Shooting For the Edit and Blowing Your Clients’ Minds

January 8, 2016

By Oli Sansom

For photographers, the phrase “shooting for the edit” centers around two main questions: How can we create a vision in our head that goes beyond the scene we see in front of us? And how can we photograph so that we have the most flexibility in post-production to fulfill that vision?

One time-saving solution is to expose or craft an image in the most minimal way possible that allows us to execute the vision later on. By understanding your gear, arsenal of techniques and processing tools, you can create images that go far beyond what clients expect.

All photos © Oli Sansom. For this image, Sansom stitched together 540 individual images.

Large-Format Lookalike

Perhaps the most extreme example of “shoot for the edit” that I can bring to the table is this one. This image comprises 540 individual images stitched together, to emulate a large-format look more prevalent a century ago. This technique was pioneered some 10 years ago and called “expansions,” and more recently popularized by wedding and portrait photographers. The bride sat still for 2 minutes while I photographed her.

When you have a willing and excited subject putting their trust in you, it’s almost doing them a disservice to not exploit it, and the results here speak for themselves. (For a better idea of the post-production work involved, there is a 3-minute condensed time-lapse video of the entire 3-hour editing process for this image on YouTube—you can check it out on my channel.)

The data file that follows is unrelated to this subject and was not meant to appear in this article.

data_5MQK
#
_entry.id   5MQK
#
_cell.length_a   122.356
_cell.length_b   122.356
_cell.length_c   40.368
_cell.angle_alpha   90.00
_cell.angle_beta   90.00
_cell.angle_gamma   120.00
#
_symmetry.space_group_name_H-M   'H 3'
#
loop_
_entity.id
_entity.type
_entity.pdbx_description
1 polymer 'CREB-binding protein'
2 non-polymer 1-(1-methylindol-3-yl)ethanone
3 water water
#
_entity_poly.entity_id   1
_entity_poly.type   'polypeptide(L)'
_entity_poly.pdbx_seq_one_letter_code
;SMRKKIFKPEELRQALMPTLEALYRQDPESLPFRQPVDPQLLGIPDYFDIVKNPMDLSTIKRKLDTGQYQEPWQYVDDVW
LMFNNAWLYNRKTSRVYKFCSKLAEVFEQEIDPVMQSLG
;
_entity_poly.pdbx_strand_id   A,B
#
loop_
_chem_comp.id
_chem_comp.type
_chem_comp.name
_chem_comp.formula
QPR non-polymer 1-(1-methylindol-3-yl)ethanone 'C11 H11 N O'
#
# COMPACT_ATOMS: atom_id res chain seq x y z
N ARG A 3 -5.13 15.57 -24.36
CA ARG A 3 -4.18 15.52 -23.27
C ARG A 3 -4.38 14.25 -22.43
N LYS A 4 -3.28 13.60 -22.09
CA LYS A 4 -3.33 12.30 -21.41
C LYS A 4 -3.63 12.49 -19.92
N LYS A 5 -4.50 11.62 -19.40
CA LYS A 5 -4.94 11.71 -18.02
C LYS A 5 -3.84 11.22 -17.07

Autopano Pro will make the initial stitch super easy.

The Brenizer Method is one of the better, more in-depth guides—everyone goes about panoramic stitching differently, though, so just do some experimenting and see what works.


CAMERA: Canon 5D Mark III LENS: 85mm f/1.2L

EXPOSURE: f/1.2 at 1/200 sec. ISO: 800

Abstraction and Tonality

Time was short and we were racing out to the ceremony from wedding prep in a residential house. I had to be wired and ready to exploit any opportunities, and have the vision to look carefully for hidden gems on the way.

As the bride was in the hallway about to head out, I noticed a simple arch that lead to the bathroom. Immediately, I saw it not for what it was (standard issue plaster arch) but for what it could be by capitalizing on the symmetry available, and knowing what I could do in post-production. I told her to stand in front of it, look down, and (as is often key) to just trust me.

This is a great example of “shoot for the edit” because the scene itself wasn’t inspiring, and wouldn’t normally warrant a second thought: what was inspiring was what it could turn into, with some carefully considered post-production work.


High Pass Filter in Photoshop

This lets you apply detailed tonal contrast, which can be masked in using a layer mask to draw attention to specific areas of detail—in this case, the dress and head. Experiment with the radius, and then set this newly created high-pass layer to the Screen blend mode. Adjust opacity until the desired pop is achieved.

Shadow Dodging

Shadow dodging can give a wonderful, targeted ethereal look. By washing out shadows in some areas but keeping them rich in others, we create focus and an illustrative look. One of the quickest ways to shadow-dodge is to simply use the dodge tool, set the target to shadows and brush away.


CAMERA: Canon 5D Mark II LENS: 35mm f/1.4L

EXPOSURE: f/2 at 1/250 sec. ISO: 1000

Related: Three Approaches to Personalized Beauty Looks